Furthermore, growing the bulk of your food nearby is extremely energy and time efficient. No extra time or fuel is wasted traveling to the grocery store, because you don’t have to go there for food as often. You won’t need to refrigerate the food for nearly as long because it stays fresh growing in the ground. This reduces waste by itself, because much of the fresh food we buy ends up in the garbage, or ends up rotting in the fridge, uneaten. By growing your food nearby, you can pick what you need when you need it, reducing wasted food and money.
Tenth, freshly picked vegetables retain more nutrients than those that are picked and preserved for a long time. This means that your plants will have their maximum nutritional value when they get to your plate.
Eleventh, the design allows for easy companion planting and integrated pest management. Many herbs have mutually beneficial relationships with other plants that can be used to assist other plants in growing or fertilization. Flowering herbs attract beneficial pollinating insects like bees, butterflies and wasps. Growing the herbs closely together helps the overall health of your garden, improves flavors, and aids pollination. Include herbs like chamomile, borage, calendula, French marigolds, nasturtiums, and the Orange Cosmos flower to serve as excellent companion plants.
Twelfth, watering them is simple and effortless, and can be done automatically with a pipe going up the center up the center of the mound, or with a drip irrigation hose laying on top of the spiral ramp. Alternatively, you can use a central sprinkler to water one or several mounds at once.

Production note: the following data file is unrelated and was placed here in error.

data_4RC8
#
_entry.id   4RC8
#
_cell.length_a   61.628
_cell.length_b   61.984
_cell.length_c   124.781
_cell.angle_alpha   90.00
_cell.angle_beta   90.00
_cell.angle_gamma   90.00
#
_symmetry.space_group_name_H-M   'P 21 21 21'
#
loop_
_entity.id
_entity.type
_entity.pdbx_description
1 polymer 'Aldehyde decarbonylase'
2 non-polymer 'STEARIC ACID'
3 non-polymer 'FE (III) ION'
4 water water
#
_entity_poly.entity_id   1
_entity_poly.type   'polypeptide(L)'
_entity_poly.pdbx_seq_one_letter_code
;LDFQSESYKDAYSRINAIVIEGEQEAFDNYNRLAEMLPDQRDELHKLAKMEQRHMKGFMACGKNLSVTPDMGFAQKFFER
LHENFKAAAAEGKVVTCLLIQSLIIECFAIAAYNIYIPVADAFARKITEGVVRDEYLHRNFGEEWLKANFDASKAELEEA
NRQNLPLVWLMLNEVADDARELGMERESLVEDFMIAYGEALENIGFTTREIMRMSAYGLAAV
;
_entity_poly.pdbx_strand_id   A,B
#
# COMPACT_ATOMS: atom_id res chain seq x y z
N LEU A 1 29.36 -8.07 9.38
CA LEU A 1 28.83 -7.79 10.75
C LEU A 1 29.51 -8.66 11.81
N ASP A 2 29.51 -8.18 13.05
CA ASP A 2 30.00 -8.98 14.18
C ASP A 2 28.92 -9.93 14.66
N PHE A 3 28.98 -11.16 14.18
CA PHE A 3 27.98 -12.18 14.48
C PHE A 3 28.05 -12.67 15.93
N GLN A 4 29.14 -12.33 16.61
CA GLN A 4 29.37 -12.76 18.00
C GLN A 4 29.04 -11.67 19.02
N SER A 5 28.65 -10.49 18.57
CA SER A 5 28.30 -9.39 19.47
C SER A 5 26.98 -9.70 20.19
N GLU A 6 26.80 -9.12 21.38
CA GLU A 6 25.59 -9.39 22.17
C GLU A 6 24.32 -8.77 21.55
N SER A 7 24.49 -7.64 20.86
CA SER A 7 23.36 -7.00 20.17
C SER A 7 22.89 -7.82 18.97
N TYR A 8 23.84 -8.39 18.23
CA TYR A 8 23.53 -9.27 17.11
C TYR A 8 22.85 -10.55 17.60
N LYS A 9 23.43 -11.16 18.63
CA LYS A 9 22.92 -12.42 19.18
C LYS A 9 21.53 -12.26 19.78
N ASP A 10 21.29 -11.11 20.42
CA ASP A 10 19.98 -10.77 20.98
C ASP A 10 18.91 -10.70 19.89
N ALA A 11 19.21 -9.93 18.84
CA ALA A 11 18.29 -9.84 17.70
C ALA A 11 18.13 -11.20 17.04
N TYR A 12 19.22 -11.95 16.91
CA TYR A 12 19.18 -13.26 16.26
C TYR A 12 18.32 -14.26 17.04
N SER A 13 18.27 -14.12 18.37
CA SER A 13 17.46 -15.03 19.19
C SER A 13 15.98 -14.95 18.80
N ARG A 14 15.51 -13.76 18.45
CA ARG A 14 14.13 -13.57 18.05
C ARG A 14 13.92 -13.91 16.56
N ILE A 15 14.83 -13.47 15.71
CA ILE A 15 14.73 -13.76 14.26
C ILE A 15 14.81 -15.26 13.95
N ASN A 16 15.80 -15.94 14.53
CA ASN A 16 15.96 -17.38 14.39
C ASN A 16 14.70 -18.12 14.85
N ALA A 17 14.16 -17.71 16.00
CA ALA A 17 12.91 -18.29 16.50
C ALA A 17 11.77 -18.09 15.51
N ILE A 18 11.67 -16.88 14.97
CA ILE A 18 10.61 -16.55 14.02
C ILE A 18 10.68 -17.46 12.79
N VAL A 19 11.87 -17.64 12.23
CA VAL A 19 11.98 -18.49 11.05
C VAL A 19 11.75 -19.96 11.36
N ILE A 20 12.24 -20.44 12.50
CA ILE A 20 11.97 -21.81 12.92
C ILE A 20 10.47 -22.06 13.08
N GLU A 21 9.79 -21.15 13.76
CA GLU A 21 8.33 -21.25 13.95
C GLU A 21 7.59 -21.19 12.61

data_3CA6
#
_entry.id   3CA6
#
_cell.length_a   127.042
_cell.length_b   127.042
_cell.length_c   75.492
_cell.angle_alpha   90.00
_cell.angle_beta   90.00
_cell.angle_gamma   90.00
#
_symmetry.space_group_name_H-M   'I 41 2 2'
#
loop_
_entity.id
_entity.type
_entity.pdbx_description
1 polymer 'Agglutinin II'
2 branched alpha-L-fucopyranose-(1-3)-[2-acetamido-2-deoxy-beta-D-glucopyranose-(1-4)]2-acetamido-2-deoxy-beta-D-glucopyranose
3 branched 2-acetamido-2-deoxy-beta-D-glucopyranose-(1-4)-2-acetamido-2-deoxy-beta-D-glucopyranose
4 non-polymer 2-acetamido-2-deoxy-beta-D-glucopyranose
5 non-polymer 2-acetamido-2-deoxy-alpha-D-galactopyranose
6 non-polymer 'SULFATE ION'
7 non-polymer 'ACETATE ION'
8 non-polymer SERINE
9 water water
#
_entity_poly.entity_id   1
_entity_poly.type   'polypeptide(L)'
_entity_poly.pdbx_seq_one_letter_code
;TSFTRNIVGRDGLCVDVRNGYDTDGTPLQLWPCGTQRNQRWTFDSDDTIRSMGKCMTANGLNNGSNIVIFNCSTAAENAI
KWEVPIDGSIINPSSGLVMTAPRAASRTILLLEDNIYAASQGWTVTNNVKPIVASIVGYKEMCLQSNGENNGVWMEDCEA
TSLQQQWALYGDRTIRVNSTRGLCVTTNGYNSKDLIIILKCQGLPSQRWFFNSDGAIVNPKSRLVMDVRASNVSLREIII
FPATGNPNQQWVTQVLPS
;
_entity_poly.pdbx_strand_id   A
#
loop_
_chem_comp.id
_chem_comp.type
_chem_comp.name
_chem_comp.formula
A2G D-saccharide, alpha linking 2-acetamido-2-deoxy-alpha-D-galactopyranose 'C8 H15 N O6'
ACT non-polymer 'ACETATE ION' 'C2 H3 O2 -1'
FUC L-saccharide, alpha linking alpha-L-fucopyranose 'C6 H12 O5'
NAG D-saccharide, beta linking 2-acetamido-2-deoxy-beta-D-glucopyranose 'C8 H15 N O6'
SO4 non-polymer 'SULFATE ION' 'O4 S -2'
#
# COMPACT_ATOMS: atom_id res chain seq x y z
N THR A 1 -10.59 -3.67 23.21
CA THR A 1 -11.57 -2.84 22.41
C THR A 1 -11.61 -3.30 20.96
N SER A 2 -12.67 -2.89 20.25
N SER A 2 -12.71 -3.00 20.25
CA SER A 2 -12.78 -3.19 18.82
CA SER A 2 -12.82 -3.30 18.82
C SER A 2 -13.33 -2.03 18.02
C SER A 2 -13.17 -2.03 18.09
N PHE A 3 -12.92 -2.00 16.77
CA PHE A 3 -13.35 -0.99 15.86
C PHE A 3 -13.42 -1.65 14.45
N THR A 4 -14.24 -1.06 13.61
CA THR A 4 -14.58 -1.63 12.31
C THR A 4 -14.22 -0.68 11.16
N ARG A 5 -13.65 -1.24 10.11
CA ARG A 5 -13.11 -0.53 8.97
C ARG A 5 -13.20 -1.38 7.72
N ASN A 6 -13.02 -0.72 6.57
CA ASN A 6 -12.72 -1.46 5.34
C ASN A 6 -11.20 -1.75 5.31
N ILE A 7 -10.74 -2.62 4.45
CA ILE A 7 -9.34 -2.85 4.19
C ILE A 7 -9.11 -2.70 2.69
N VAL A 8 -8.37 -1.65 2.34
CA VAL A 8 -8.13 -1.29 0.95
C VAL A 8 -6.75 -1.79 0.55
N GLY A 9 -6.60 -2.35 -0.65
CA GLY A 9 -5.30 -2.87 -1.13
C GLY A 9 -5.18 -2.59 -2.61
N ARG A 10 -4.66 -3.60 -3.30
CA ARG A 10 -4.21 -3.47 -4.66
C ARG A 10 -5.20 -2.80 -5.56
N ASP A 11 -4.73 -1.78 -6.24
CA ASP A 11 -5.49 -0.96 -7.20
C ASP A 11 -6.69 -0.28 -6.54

Building the Herb Spiral
Choose a spot in your garden about 2×2 m across that’s close to your kitchen. Clear the area of grass or weeds and level it with a shovel. Dig a small hole at the lowest point on the mound, down at the end of the spiral. This will collect water as it flows downslope and serve as a frog pond. Make sure the pond is placed in a shady spot, preferably at the northern-most point to reduce evaporation. Then, put a shallow plastic garbage can or container into the hole to act as a reservoir. Cover the pond temporarily to keep dirt or rocks from falling inside while you are working.
Once you have chosen the right area, flattened it out, and dug your pond, then lay down some sheets of cardboard over where you want to place the spiral. This will prevent unwanted grass or weeds from growing, provide mulch for the worms, and also provide a flat surface to help draw the spiral. Mark out the area where you want to locate the spiral with turf marking paint, some small rocks, or flags. The spiral should be about 1.2-1.8 m in diameter, or 4-6 ft. The typical width of an herb spiral is typically 1.5-2 m (5-6.5 ft.) wide in diameter at the base, ascending to 1.0-1.3 m (3.2-4.2 ft.), with the center of the spiral at the highest point. The space you use for the spiral should be approximately 1.6 m, or just over 5 ft., in diameter. Using this size, a simple, flat circular bed has an area of 2 sq. m. However, if we create a 0.5 m high mound, the surface area increases to 2.4 m, adding an extra 20% of available planting space. The higher the spiral (within reason), the more area we gain.